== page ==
Danielle DeVor's latest book in the Market Chronicles series is titled Sorrow's Lie. Sorrow's Lie will propel you into the world of exorcism, demons, and devil babies, a perfect subject for Halloween.

DeVor's life is filled with spirits. No stranger to unwanted beings herself, she speaks of the unseen with authority. In Sorrow's Lie, we learn of something called a devil baby who, it turns out, has been the subject of multiple hauntings over the years, including a legend in Ms DeVor's own family.

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Devil babies

Danielle DeVor writes: My story takes place in the coal camp where my dad was born. So, sometime prior to 1946. My grandmother, Mary Devor, was friends with a lady that lived downhill in camp, Lulu “Woody” Woods. Woody had been born a slave. She didn’t die until the 1970’s which made her several years over 100. I am not sure of her exact age when she died or the exact year. But at any rate, Woody was my father’s godmother.

Woody and my grandmother were already close when a new woman moved into the coal camp.

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With one look at her, Woody told my grandmother this woman was a witch. They kept their eyes on her and didn’t let the children come near.

She did strange things. The fire under her cook pot would flare up and die back down without any outward reason. Things like that. Strange lights were also seen in her house.

One day, she got too close to Woody when Woody and my grandmother were walking through camp and she said she was going to put a curse on Woody.

Woody pulled out a chicken’s foot from her apron pocket and the witch backed up fast.

Woody held it forward and the witch ran away. When my grandmother asked her about the chicken’s foot, Woody could only say, “I learned a lot of ugly things when I was a slave. Momma taught me voodoo and other things. I try to stick by God, but sometimes, you gotta help yourself.”

A few weeks later it became apparent the woman was pregnant. No one knew how because she never seemed to go anywhere.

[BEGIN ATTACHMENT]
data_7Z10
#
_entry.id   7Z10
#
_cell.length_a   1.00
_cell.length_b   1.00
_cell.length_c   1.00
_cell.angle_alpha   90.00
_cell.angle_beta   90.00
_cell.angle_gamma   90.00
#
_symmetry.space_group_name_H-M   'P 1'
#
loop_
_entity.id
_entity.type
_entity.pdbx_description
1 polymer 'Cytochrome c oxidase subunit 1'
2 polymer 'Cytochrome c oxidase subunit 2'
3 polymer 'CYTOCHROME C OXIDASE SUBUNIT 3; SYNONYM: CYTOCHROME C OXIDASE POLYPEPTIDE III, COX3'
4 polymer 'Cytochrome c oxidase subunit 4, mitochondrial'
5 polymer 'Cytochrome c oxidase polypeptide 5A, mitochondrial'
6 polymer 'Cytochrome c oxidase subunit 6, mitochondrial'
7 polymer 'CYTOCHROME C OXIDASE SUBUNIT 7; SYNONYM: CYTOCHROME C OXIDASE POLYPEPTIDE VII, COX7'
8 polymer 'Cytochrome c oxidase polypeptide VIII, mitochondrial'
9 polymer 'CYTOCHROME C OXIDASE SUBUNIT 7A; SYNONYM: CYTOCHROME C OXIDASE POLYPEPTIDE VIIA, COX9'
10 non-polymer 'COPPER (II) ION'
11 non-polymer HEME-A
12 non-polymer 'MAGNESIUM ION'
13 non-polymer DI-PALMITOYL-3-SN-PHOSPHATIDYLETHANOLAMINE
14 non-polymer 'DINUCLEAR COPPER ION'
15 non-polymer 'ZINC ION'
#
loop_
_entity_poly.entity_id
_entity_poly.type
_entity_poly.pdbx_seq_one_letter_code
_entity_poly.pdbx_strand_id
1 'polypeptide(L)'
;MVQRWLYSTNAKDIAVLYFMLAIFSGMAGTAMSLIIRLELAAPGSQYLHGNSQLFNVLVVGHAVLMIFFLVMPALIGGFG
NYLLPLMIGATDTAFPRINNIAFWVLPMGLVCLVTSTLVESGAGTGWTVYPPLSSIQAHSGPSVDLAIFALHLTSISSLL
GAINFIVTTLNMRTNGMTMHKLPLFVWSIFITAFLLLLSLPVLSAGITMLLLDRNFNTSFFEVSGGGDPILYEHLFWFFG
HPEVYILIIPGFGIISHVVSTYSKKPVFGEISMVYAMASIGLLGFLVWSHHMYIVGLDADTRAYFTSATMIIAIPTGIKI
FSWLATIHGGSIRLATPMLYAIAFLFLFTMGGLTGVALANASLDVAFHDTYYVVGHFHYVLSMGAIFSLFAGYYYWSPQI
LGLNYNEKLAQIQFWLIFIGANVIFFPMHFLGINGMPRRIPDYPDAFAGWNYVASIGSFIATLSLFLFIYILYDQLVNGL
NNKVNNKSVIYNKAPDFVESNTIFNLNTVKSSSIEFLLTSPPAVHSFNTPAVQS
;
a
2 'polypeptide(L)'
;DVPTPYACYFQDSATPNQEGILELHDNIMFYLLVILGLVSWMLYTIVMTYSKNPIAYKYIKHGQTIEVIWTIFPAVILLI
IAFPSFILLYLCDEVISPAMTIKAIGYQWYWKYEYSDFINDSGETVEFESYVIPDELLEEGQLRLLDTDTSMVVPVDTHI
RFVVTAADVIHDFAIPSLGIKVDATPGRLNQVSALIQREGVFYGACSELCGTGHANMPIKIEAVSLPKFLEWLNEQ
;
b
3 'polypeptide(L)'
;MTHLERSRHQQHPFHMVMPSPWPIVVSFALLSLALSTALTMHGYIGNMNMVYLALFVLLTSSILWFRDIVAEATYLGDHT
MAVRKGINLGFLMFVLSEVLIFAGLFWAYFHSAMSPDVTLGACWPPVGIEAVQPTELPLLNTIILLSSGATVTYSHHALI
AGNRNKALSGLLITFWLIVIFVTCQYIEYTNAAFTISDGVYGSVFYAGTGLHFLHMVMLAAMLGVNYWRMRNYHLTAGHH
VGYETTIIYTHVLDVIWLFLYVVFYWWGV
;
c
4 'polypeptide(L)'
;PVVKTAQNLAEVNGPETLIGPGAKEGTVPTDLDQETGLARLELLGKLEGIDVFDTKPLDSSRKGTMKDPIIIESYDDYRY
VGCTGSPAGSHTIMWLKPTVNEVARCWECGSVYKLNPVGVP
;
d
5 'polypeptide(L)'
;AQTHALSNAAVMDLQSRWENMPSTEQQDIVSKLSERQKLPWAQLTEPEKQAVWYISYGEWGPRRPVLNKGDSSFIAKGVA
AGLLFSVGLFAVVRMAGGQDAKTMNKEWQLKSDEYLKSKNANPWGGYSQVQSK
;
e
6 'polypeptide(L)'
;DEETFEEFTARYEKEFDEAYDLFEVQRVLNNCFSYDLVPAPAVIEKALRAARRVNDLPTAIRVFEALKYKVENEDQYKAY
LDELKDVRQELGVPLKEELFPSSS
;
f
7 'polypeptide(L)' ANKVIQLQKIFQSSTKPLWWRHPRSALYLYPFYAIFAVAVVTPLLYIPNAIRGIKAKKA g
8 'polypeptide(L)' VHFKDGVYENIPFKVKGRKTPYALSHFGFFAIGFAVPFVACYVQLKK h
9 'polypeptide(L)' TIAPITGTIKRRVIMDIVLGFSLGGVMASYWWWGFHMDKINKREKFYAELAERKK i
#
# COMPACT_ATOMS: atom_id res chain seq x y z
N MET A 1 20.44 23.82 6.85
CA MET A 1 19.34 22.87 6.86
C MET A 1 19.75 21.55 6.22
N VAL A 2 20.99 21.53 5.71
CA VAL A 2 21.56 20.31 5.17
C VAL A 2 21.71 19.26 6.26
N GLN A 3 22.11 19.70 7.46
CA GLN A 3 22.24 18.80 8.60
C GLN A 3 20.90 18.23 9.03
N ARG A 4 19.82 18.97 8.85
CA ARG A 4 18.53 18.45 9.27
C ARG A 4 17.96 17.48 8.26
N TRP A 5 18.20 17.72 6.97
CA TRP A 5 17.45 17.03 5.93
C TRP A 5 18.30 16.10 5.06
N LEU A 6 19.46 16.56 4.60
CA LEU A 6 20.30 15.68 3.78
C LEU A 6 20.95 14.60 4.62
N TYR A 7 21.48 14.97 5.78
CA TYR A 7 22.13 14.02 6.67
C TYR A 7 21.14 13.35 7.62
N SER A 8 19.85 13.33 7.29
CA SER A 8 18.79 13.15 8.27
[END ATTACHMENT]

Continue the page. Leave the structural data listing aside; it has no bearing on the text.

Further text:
But her belly swelled up big. Very fast. Too fast than what was normal.

In no time at all, it seemed, the woman had the baby. The women of the camp were curious to see the child, but no one ever gained entrance to the house. Soon, no one cared to know as there were strange cries heard in camp. One day, my grandmother walked by and spied through the window, the devil baby climbing the wall. It had little horns and a forked tail along with little claws on the ends of its fingers and toes.

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My grandmother got out of there fast. She only told her family and then said for them not to walk by there ever again. It is unknown who reported the baby or its mother but a few weeks later, a car full of priests from Pittsburgh showed up to camp. They stormed into the lady's house and took her and the baby. No one ever heard from them again.

And less you doubt the strange tale of Danielle DeVor and her family, I can say with confidence that she speaks from the heart when it comes to the unseen. I can guarantee you she knows a lot of things most people are better off not knowing.

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The legends

In the story of the Devil Baby of Bourbon Street, Voodoo Queen Marie Laveaus adopts the child of a Creole woman who has given birth to what is believed to be the spawn of Satan. The child lives long enough to torment the French Quarter and after its death continues to haunt the streets of New Orleans. If you are in the mood to visit the French Quarter this time of year, beware of the ghostly child who will try to wrestle your soul away when you least expect it.

In the late 1800s, Jane Addams founded Hull House, a shelter for women and children in a section of Chicago best forgotten. It was rumored that a good Catholic woman once hung a picture of the Virgin Mary on a wall in her home. Shortly after, her atheist husband tore it down and swore that he would rather have the devil in his home than the Virgin Mary. The woman became pregnant and gave birth to a child that reportedly had horns and hooves. The child was purportedly given to Hull House, which is where the author Ira Levin, was supposedly inspired to write the novel, Rosemary's Baby.

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